By SARAH EL DEEB and LEE KEATH
CAIRO — Egypt’s regime has offered a string of concessions in the face of the strongest threat yet to its rule, but so far nothing that uproots its entrenched monopoly on power.
The power elite has ruled for six decades, backed by a constitution it wrote, state media it controls and millions of Egyptians who depend on its patronage. In the face of a popular uprising, it has shown dogged resilience in what opponents say is a campaign to break anti-government protests and preserve the regime’s authority after President Hosni Mubarak leaves the stage.
In an example of the levers it can pull, the government announced a 15 percent raise Monday for some 6 million public employees — a potent message to almost a quarter of Egypt’s labor force about where their loyalties should lie.
Leading the effort is Vice President Omar Suleiman, a canny former intelligence chief with vast experience in international negotiations, who has promised to carry out change.
However, after talks with Suleiman on Sunday, many protesters and their allies warned the steps toward democratic reform he is offering look more like an effort to divide and conquer the opposition by offering cosmetic gestures.
Zakariya Abdel-Aziz, a judge who backs the protesters, described the government’s concessions as “smoke in the air.”
“The only thing the regime does is to turn people against each other. This is the scenario, and the goal is to win more time,” he said.
The tens of thousands gathering daily in Cairo’s Tahrir Square say they will settle for nothing less than Mubarak’s ouster and a breaking of the regime’s hold. They insist each government retreat fuels momentum toward that goal. But they’re well aware the regime is digging in.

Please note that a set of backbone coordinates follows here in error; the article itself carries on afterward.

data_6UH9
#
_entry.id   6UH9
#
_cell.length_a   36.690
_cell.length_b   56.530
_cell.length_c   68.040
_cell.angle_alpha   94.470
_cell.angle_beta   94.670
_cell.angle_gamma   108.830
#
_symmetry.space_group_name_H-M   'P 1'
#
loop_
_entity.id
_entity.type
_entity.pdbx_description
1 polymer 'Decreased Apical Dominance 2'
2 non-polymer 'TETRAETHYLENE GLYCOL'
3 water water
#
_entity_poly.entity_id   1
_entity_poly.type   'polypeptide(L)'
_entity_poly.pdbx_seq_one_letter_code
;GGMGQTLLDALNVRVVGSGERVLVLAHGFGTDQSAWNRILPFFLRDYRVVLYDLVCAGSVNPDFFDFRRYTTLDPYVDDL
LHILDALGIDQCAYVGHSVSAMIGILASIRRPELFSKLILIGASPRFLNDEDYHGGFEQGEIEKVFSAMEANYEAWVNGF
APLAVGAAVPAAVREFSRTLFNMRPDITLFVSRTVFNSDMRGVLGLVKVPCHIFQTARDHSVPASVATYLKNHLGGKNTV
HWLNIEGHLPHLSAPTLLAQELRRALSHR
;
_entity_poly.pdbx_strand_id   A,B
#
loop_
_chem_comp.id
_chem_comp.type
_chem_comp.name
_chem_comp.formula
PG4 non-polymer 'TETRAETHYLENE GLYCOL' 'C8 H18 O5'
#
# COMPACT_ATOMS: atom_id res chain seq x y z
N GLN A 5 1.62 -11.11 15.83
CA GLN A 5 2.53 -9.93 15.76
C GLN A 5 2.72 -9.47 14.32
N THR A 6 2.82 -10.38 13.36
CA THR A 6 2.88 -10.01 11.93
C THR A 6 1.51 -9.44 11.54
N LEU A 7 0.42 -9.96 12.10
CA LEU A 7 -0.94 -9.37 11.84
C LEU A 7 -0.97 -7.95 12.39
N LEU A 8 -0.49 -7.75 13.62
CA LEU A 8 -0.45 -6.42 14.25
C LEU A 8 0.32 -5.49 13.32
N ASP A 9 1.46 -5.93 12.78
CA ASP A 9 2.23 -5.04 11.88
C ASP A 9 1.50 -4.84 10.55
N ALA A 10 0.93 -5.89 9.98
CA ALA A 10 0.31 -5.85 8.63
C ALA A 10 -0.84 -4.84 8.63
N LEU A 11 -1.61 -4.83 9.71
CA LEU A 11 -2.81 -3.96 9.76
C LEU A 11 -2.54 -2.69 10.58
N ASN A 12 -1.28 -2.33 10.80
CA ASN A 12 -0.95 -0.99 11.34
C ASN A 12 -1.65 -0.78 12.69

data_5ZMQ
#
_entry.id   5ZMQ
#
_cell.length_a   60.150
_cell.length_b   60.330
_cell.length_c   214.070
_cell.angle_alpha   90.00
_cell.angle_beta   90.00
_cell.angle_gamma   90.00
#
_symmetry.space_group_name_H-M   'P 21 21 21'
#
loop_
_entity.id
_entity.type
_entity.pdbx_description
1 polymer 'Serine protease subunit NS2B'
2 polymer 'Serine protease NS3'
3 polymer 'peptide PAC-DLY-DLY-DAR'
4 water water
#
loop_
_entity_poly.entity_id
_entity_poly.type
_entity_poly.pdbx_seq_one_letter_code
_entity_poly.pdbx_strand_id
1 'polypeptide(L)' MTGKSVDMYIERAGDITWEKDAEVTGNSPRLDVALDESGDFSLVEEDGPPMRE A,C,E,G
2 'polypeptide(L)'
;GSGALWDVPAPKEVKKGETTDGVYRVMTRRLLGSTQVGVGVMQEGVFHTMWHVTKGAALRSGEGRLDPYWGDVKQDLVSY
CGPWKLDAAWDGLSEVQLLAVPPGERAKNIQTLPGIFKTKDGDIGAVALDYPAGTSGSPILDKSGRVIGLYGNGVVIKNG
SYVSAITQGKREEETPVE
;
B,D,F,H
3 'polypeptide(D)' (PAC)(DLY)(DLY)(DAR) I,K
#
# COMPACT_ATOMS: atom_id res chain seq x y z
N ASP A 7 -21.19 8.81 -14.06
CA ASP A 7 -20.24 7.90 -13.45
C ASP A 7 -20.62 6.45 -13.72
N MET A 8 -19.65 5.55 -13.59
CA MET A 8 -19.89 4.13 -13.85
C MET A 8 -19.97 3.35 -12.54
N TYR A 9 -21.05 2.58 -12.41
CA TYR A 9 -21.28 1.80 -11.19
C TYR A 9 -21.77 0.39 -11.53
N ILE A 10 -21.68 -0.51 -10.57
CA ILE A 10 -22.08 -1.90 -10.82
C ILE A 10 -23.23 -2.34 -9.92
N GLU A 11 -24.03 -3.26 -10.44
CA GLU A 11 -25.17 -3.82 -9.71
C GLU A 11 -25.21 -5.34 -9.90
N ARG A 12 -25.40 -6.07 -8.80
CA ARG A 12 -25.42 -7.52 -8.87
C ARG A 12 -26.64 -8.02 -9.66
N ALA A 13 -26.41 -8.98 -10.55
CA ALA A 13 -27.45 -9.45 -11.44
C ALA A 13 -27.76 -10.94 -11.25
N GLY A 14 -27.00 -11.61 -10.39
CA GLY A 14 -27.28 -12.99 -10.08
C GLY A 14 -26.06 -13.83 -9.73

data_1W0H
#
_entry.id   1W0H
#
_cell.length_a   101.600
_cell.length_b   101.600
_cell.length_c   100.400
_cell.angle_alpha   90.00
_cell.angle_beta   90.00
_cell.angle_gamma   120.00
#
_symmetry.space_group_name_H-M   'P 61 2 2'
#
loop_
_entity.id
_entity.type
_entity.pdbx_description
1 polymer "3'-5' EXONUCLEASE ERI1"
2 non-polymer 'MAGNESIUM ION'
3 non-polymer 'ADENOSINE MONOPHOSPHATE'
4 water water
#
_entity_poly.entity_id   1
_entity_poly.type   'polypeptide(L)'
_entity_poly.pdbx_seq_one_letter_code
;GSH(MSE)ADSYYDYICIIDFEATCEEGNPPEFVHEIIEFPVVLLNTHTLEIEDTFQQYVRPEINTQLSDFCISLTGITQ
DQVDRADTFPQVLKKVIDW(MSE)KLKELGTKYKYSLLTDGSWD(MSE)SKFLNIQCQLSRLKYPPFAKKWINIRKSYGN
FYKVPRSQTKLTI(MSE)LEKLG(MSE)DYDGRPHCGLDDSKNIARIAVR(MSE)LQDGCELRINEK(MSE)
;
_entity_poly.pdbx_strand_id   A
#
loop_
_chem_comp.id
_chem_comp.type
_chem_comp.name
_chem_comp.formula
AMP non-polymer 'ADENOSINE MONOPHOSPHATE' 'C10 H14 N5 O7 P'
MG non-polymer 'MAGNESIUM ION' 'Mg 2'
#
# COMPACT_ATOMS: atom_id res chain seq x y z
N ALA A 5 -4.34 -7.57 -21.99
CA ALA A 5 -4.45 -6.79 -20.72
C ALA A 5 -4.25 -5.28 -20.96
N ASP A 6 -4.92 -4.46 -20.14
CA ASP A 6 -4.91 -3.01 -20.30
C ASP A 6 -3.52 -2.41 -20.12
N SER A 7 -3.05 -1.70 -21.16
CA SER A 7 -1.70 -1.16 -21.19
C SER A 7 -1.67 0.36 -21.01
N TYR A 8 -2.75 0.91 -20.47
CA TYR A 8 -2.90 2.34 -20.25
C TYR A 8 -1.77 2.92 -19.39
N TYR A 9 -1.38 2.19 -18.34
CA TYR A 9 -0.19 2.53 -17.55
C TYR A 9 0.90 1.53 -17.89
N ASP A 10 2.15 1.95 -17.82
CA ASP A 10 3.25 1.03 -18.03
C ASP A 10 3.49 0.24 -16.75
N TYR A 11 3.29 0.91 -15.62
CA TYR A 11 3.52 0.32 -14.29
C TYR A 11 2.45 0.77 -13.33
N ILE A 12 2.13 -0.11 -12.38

“Now we are at the nail-biting stage,” said Wael Abdel-Fattah, a pro-reform columnist. “The regime is also pulling out the big guns, using psychological warfare, terrorizing (protesters), isolating them from society and spreading the idea of Mubarak as a father” figure to convince the broader public he must stay on to guide the transition.
The government’s concessions so far would have been unimaginable only three weeks ago.
The 82-year-old Mubarak announced he will not run for a new term in September elections, and Suleiman promised that Mubarak’s son Gamal would not try to succeed him. An unpopular interior minister in charge of police was removed, and the top leadership of the ruling National Democratic Party was replaced, though Mubarak remains its official head.
Suleiman says any proposals for reform are open for discussion and he has even agreed to talk to the outlawed Muslim Brotherhood, long shunned by Mubarak’s government as its most bitter rival.
But in concrete terms, those steps merely amount to a change in faces.
Deeper reform would mean tackling the pillars of the powerful coalition that has ruled Egypt for decades — the ruling party, the military and commanders of the powerful internal security forces.
Their strength has multiple foundations. Emergency laws in place since Mubarak came to power nearly three decades ago give police almost unlimited powers of arrest, and they are accused of using torture against opponents with impunity.
The constitution enshrines the ruling party’s domination of politics, effectively allowing it to determine who can form a political party and who can run for the presidency, a post with no term limits.
Elections have been rife with fraud. As a result, the current parliament elected two months ago is almost entirely composed of ruling party members. Existing opposition parties have little popular support, rarely challenge the ruling party and have played no role in the wave of pro-democracy protests that began Jan. 25.
The ruling party also has the platform of state TV and newspapers and a lock on the country’s sprawling bureaucracy, including the civil service and state-run companies that provide the livelihoods for millions of Egyptians.
In the past, the state has drawn on their ranks to bus out supporters for elections. Within the ruling party is a strong faction of business tycoons who opponents accuse of using paid thugs to attack rivals — including the force of regime supporters who attacked Tahrir Square last week.